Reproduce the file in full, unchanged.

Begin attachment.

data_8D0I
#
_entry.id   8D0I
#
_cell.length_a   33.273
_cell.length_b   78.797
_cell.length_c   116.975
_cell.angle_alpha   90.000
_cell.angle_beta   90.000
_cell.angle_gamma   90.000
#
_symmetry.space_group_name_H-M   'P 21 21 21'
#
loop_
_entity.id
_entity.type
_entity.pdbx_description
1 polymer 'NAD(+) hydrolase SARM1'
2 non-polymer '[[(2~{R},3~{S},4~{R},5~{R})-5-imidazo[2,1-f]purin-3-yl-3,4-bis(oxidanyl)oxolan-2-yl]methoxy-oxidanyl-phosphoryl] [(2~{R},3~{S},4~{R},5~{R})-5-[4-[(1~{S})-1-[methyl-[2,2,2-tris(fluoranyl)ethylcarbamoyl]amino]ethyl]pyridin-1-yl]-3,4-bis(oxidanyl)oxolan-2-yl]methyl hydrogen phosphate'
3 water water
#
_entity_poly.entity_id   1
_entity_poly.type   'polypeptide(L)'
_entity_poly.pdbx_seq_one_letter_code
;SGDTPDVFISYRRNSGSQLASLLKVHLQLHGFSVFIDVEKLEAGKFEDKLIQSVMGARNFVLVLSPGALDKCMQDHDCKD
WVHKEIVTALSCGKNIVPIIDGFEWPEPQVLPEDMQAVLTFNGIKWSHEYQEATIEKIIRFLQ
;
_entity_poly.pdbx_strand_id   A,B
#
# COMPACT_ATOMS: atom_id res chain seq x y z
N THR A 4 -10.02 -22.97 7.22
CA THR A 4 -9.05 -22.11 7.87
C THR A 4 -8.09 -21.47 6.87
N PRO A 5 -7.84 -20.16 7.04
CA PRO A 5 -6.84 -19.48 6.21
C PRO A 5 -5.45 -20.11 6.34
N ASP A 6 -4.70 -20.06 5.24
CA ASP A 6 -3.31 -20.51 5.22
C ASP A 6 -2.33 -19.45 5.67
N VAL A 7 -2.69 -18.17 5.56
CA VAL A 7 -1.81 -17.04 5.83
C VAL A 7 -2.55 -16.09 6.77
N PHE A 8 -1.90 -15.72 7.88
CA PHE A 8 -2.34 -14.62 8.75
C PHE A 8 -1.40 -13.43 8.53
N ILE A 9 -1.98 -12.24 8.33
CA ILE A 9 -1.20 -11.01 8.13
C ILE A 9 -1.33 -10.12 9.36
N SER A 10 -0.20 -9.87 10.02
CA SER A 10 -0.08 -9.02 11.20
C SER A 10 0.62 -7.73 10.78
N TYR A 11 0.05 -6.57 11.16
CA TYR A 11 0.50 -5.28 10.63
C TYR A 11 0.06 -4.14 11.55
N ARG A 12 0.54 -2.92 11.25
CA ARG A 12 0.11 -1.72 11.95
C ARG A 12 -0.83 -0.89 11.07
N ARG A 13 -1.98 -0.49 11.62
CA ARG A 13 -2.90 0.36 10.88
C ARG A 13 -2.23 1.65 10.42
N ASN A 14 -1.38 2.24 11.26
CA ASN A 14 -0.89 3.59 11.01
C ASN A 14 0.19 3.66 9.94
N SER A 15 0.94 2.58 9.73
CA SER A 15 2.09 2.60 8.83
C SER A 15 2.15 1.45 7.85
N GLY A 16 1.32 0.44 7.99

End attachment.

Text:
data_8D0I
#
_entry.id   8D0I
#
_cell.length_a   33.273
_cell.length_b   78.797
_cell.length_c   116.975
_cell.angle_alpha   90.000
_cell.angle_beta   90.000
_cell.angle_gamma   90.000
#
_symmetry.space_group_name_H-M   'P 21 21 21'
#
loop_
_entity.id
_entity.type
_entity.pdbx_description
1 polymer 'NAD(+) hydrolase SARM1'
2 non-polymer '[[(2~{R},3~{S},4~{R},5~{R})-5-imidazo[2,1-f]purin-3-yl-3,4-bis(oxidanyl)oxolan-2-yl]methoxy-oxidanyl-phosphoryl] [(2~{R},3~{S},4~{R},5~{R})-5-[4-[(1~{S})-1-[methyl-[2,2,2-tris(fluoranyl)ethylcarbamoyl]amino]ethyl]pyridin-1-yl]-3,4-bis(oxidanyl)oxolan-2-yl]methyl hydrogen phosphate'
3 water water
#
_entity_poly.entity_id   1
_entity_poly.type   'polypeptide(L)'
_entity_poly.pdbx_seq_one_letter_code
;SGDTPDVFISYRRNSGSQLASLLKVHLQLHGFSVFIDVEKLEAGKFEDKLIQSVMGARNFVLVLSPGALDKCMQDHDCKD
WVHKEIVTALSCGKNIVPIIDGFEWPEPQVLPEDMQAVLTFNGIKWSHEYQEATIEKIIRFLQ
;
_entity_poly.pdbx_strand_id   A,B
#
# COMPACT_ATOMS: atom_id res chain seq x y z
N THR A 4 -10.02 -22.97 7.22
CA THR A 4 -9.05 -22.11 7.87
C THR A 4 -8.09 -21.47 6.87
N PRO A 5 -7.84 -20.16 7.04
CA PRO A 5 -6.84 -19.48 6.21
C PRO A 5 -5.45 -20.11 6.34
N ASP A 6 -4.70 -20.06 5.24
CA ASP A 6 -3.31 -20.51 5.22
C ASP A 6 -2.33 -19.45 5.67
N VAL A 7 -2.69 -18.17 5.56
CA VAL A 7 -1.81 -17.04 5.83
C VAL A 7 -2.55 -16.09 6.77
N PHE A 8 -1.90 -15.72 7.88
CA PHE A 8 -2.34 -14.62 8.75
C PHE A 8 -1.40 -13.43 8.53
N ILE A 9 -1.98 -12.24 8.33
CA ILE A 9 -1.20 -11.01 8.13
C ILE A 9 -1.33 -10.12 9.36
N SER A 10 -0.20 -9.87 10.02
CA SER A 10 -0.08 -9.02 11.20
C SER A 10 0.62 -7.73 10.78
N TYR A 11 0.05 -6.57 11.16
CA TYR A 11 0.50 -5.28 10.63
C TYR A 11 0.06 -4.14 11.55
N ARG A 12 0.54 -2.92 11.25
CA ARG A 12 0.11 -1.72 11.95
C ARG A 12 -0.83 -0.89 11.07
N ARG A 13 -1.98 -0.49 11.62
CA ARG A 13 -2.90 0.36 10.88
C ARG A 13 -2.23 1.65 10.42
N ASN A 14 -1.38 2.24 11.26
CA ASN A 14 -0.89 3.59 11.01
C ASN A 14 0.19 3.66 9.94
N SER A 15 0.94 2.58 9.73
CA SER A 15 2.09 2.60 8.83
C SER A 15 2.15 1.45 7.85
N GLY A 16 1.32 0.44 7.99